A Snake Interrupted my Writing
Contributor
Written by
Brynne Betz
May 2011
Contributor
Written by
Brynne Betz
May 2011

Snake in the Grass

Not this snake. He wasn’t satisfied with grass. He wanted something more. So he came in. To my bedroom. And ruined a perfectly peaceful afternoon. My ritual of a good night sleep, gone too. And three days later, I’m still typing with my feet up.

 

I met him once about five years ago. He was playing in the garden under the big leaf glossy greens in my entry way. Now, while I love nature I am not afraid to share with you that I don’t love snakes. So as soon as I saw him, I ran outside for a boy, any boy, to help me rid my magical garden of a not so magical creature. But I didn’t act fast enough. The snake was so small, the garden so lush, that he was gone before Jose even made it in the garden. He will leave, said Jose. Just like he came in, he will go out. I wanted to believe him. And as the years passed with never any sign of mister snake, I did.
Until three days ago.
*          *          *
Kundalini is a spiritual energy or life force that lives coiled like a snake at the base of our spines. It is said that when each of our seven chakras, or energy centers, are awakened this snake will rise up, threading itself through each of our open chakras, leading us to profound inner and outer experiences. These experiences that can last anywhere from a few moments to a few weeks or even months tend to be incredibly powerful, even life changing. Some say a ‘kundalini opening’ is a merging of individual consciousness with universal consciousness, creating in effect a divine union, a sacred opening. In my own experience, I can’t help but agree.
*          *          *
Reggie taught kundalini yoga in the States so when he visited my little Mexican town and found few interested in his unique style, he offered his newest fan a few private lessons—Me. We set up under the bougainvillea on the back side of my casita, specks of sunlight twinkling through the pink leaves, a gentle breeze blowing intermittently, puffs of pink falling like snow, landing around us, on top of us, dancing on our hands and faces. As he led me through the poses, the breathing, the chanting, I began to feel moved beyond words, lighter, more joy-filled than I had felt in years. And then, when I felt the most elated of all, I began to see.
I saw Reggie, my dear new acquaintance, as a boy. He was alone and crying on a doorstep. He was overweight. He was struggling. He was different and yet he was somehow the same. What am I seeing, I thought to myself. I barely know this man so where do these images come from? As they started to fade I calmed myself back to my previous state of peace and the images returned. I saw feelings. Felt emotions. Sensed pains. And yet none of the sensations were mine. Or were they? I started to tremble. I opened my eyes to reconnect with what I knew best.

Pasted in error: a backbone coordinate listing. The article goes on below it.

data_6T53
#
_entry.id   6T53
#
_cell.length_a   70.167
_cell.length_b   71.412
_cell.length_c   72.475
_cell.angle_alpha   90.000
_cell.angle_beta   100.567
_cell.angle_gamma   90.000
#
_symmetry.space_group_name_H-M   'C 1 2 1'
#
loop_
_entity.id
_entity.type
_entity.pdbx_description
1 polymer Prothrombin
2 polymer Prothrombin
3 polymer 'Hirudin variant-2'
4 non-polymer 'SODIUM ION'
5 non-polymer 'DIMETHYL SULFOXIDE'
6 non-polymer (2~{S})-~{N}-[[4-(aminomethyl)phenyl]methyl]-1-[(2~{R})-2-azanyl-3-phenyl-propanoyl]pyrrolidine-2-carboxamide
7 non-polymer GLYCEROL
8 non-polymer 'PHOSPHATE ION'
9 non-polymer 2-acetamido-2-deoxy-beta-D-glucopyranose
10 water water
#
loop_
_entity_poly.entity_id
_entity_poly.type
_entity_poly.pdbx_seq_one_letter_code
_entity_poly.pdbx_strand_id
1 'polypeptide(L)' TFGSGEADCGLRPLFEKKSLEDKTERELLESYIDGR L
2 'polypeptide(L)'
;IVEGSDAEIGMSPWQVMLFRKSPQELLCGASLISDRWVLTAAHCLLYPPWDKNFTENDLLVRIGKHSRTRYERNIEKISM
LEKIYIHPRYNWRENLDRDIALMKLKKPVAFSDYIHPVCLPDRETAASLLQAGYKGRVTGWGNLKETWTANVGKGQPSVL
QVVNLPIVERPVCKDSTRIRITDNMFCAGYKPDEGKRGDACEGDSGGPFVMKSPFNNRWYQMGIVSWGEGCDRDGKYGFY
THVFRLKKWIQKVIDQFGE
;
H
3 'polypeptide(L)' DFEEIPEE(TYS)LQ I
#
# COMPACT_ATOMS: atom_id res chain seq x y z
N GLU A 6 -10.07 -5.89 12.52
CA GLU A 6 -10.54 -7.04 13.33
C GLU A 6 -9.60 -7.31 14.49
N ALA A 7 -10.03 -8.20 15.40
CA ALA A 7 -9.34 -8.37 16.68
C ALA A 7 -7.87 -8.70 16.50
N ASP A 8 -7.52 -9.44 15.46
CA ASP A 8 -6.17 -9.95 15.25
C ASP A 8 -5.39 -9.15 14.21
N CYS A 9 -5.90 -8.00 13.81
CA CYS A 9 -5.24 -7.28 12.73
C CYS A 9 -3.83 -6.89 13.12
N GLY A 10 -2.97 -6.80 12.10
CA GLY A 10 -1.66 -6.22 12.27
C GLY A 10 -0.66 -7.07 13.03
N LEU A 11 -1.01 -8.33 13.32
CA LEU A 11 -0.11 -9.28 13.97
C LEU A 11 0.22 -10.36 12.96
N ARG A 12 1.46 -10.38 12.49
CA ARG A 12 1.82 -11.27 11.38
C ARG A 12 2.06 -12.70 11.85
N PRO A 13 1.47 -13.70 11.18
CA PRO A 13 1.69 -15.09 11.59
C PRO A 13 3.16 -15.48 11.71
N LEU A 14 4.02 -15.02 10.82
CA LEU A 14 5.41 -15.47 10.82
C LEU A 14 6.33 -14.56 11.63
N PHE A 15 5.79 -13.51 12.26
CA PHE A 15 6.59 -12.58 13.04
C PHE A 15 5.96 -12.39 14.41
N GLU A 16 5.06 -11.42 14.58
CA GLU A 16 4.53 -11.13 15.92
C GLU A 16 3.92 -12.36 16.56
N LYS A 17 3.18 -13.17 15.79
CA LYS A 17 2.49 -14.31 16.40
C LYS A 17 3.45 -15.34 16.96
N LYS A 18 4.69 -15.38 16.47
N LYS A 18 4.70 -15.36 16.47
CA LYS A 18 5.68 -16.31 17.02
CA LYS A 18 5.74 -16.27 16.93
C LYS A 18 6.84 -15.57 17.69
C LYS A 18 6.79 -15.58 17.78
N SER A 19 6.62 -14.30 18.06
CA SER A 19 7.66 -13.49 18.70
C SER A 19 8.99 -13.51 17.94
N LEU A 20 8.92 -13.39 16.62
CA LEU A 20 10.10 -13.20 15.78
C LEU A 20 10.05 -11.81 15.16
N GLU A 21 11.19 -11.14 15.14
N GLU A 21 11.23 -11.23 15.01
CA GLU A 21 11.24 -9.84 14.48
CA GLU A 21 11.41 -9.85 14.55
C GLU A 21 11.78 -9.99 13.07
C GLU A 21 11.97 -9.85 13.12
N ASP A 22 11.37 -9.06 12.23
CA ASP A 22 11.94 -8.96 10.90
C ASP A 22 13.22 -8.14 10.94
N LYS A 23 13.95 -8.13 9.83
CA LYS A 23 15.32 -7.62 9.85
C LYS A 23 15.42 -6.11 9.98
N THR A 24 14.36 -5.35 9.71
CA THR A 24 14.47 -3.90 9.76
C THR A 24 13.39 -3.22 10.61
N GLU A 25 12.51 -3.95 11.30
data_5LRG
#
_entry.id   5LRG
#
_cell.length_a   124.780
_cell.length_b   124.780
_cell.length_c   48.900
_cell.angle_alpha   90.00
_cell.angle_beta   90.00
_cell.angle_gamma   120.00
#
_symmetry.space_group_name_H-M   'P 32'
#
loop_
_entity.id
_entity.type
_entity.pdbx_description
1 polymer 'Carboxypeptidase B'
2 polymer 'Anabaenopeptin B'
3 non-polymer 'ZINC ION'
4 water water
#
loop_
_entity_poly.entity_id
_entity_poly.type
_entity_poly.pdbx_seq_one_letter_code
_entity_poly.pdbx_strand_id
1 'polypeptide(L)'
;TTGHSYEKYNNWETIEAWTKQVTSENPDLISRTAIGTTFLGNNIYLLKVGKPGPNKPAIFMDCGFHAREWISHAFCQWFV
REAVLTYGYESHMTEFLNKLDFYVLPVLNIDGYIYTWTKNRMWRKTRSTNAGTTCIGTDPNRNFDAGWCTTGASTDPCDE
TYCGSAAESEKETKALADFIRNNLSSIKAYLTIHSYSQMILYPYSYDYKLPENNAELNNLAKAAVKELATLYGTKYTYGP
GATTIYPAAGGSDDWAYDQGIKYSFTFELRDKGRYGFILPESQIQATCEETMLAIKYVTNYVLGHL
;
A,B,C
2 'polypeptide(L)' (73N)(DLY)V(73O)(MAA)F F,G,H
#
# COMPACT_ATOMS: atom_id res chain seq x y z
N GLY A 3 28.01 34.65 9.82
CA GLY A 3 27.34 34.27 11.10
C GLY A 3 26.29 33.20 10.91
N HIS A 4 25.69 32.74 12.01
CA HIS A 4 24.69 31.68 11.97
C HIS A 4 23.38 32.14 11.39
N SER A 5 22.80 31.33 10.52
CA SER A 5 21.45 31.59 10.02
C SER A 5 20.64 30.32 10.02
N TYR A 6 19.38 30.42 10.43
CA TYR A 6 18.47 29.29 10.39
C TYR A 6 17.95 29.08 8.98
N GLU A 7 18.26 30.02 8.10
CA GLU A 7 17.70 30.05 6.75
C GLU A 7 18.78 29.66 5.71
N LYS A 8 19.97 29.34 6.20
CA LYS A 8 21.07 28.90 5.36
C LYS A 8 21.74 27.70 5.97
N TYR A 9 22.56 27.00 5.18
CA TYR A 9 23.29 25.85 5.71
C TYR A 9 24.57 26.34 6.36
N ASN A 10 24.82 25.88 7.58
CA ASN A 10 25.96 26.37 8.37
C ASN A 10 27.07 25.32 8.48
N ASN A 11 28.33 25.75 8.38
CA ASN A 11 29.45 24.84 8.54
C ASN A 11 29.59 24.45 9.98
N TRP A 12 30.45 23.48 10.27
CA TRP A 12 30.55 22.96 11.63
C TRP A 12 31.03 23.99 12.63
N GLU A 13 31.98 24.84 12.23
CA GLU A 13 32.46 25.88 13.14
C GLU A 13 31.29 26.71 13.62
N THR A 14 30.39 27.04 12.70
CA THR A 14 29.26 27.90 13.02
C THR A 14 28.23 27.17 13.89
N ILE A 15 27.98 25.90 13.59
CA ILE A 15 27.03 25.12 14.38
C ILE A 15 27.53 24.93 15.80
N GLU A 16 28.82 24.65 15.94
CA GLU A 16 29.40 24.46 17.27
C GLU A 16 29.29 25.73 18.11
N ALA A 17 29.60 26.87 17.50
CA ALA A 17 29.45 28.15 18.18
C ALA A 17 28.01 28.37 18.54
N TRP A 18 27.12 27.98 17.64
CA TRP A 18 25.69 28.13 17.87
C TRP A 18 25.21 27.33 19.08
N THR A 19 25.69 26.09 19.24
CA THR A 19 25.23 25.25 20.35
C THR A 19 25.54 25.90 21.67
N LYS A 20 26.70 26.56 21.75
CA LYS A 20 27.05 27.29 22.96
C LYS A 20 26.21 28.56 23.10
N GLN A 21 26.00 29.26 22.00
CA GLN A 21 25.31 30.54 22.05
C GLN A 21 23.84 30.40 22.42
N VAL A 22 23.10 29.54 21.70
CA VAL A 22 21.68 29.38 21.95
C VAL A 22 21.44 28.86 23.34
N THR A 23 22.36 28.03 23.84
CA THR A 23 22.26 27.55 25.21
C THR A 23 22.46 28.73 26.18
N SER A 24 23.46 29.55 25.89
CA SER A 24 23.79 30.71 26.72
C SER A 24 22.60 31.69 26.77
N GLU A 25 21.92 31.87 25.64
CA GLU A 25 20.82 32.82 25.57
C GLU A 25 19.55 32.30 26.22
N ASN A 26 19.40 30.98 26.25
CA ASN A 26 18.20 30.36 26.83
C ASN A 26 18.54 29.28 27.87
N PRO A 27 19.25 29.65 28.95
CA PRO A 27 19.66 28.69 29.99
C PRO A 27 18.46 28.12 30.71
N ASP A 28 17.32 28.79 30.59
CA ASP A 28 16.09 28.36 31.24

Do you mind if I ask you a personal question? I asked Reggie after he, too, opened his eyes.
Please do, his face soft and kind, his eyes ladders to his soul.
Were you ever abandoned as child? Left alone on a doorstep? I fumbled with my words, my head not knowing what I was asking.
My father left me when I was seven. I lived in foster families most of my childhood. I sat on many doorsteps...alone. His eyes twinkled with wonder.
I gulped.
And did you ever, were you ever, a bit overweight?
I have always been troubled by my weight, a struggle that has been with me since I was a teenager. But how? How do you know these things, he asked.
But I couldn’t say. I just did. I felt them. Saw them. Experienced them as if they were my own life experiences, a taste of another's lifetime squished into a few blissful moments of my own.
He smiled. Yes, did he smile. Kundalini, he said. Lets play again tomorrow
 *          *          *
The snake that sits coiled at the base of our spines isn’t meant to sit dormant its whole life. Like the snake in my garden, it is not content to just sit in the grass. It wants to explore, to seek and discover, to sense and feel new and uncharted territories. Some, including myself, need to be reminded that such a desire isn’t scary. (Even if it happens to end up in your bedroom!) It is not worthy of a quiet terror, of sleepless nights or anxiety-riddled days. When the message comes, when the invitation arrives, we can cringe in fear or we can see it for the beauty that it really is, for the opening or transformation that it begs to represent. Wide-eyed wonder of life is a choice. Fear is a choice. Snake outside or inside, if I can see the magic, I know you can too.

 

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Comments
  • Brynne Betz

    thank you, M. Eileen! So nice of you to say so!:)